It would be difficult to find an experienced local musician in Central Jersey who doesn’t know Jim Ferrante, a man who has done just about everything on both sides of the microphone during his career.
Ferrante is one of the true nice guys in the business; experienced audio specialist during the day and serious – and seriously talented – musician by night. He and his extensive repertoire of songs make Jim a crowd – and musician – favorite at the open mic nights in the area. He is one of the regulars at Jamian’s in Red Bank, Molly Maguire’s in Rumson and the Wonder Bar in Asbury Park.
Just recently, Ferrante and co-organizer Al Manzo have started a new open mic event, every Thursday evening at the Colts Neck Inn. It is always comforting, from a musicians point of view, when Jim is next to you, behind either his Fender Stratocaster or his beloved Moonstone Eclipse, because chances are high that whatever song is being thrown together is going to sound pretty darn good.
His supportive demeanor onstage makes for a more confident ensemble, very important for open mic settings.
It was a “dark and stormy night” when I first met Jim, early in 2013 at a weekly open mic night in Loch Arbor, organized by shore area music scene stalwart Cook Smith. “Have guitar, will travel” must be his mantra; on this night, the 25-minute ride south from Middletown seemed strenuous to me, with a cold, biting wind that kept many musicians and bar patrons home.
Well, I discovered, Jim routinely travels from his home in Somerset to Monmouth County with little regard for weather conditions. I also realized very soon how accomplished of a guitarist he really is. “Who is this guy?” I thought to myself. Where’s the attitude? Where’s the ego? It seems the story started many years ago in a galaxy far, far away (the 1970s), when a bunch of teenagers happened upon the scene. They were no ordinary bunch of kids. They called themselves Little Jimmy & the Starlites. With no member over the age of 20, this promising music group performed popular music of the ‘50s and ‘60s, along with a few original tunes along the way.
In the early ‘70s, a new music label, called Arista Records, was formed, and Jim and the boys caught someone’s ear at the label. In a few months time, Little Jimmy Ferrante and the band had a record deal – a very big thing to have happen to any artist, especially back in the day before “American Idol,” “The Voice,” et al.
At this point in the interview, and with Ferrante being as talented at storytelling as he is along the fretboard, I was delighted, and smiling at his good fortune, as I anticipated the next auspicious chapter in this feel-good saga. Unfortunately, some things were just not meant to be.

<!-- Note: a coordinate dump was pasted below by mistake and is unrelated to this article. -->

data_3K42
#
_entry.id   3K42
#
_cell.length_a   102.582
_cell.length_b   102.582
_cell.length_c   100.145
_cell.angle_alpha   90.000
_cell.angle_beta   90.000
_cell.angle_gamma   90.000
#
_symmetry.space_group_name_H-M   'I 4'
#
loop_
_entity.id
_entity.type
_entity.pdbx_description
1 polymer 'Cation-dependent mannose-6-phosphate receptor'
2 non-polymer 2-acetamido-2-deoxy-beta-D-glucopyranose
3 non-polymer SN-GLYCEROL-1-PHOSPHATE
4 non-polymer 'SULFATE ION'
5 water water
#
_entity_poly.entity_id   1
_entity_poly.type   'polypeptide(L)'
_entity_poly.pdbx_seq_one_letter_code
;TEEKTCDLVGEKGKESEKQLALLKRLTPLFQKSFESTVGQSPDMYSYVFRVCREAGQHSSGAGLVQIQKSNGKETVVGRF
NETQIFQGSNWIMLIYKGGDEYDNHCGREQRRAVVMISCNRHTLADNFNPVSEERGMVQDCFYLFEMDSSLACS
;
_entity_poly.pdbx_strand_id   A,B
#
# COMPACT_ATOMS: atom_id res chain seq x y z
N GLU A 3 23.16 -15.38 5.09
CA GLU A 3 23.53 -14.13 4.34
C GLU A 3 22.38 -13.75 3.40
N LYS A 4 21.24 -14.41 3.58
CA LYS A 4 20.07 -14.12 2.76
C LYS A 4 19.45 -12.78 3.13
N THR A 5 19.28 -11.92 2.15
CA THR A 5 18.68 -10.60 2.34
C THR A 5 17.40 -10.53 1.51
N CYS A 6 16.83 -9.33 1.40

Regardless of music genre, a group of musicians can frequently develop into a volatile relationship. In a marriage, there are only two participants, but a band can have many members, all with many different personalities. When you have differing temperaments in a group, and then introduce a bit of success, opinions can quickly and easily fluctuate and diverge, sometimes resulting in complete ruin.
Little Jimmy & the Starlites wrote, recorded, engineered and mixed what was to become their first album, but that was the end of their journey together. Dissention in the ranks created chaos, and eventually left every one wondering “what if.” Jim attempted to regroup with different members in the years afterward, but he could never reclaim the magic of the original Starlites. At this point in time, the audio business was growing larger, and Ferrante’s dream of professional musician was put on the back burner.
Fast forward to the 21st century, and all is well with Jim and wife Marianne, and he has no regrets as to what might have happened almost 40 years ago.
As owner of Stirling Audio Services, Ferrante provides high-end sound equipment to a multitude of customers, ranging from nationally touring music groups and local universities for stage presentations to area businesses for meetings and seminars. With an inventory of professional-grade equipment and after 30 years in the business, Stirling has proven time and time again it can deliver the proper level and quality of audio needed for a successful event, such as the 1995 papal visit to New Jersey by Pope John Paul II, a very special project for Jim and his staff.
While currently rehabbing a leg injury, Jim will be back onstage very soon, entertaining the good people of Central Jersey as he has done for so many years. I encourage folks to come out and enjoy the work of this fine musician, and don’t forget to mention, “welcome back” when you do. Get well soon, brother, we all hope to see you in a couple of weeks!
Chris Spiewak is currently the bassist for rock/blues cover band VyntEdge.
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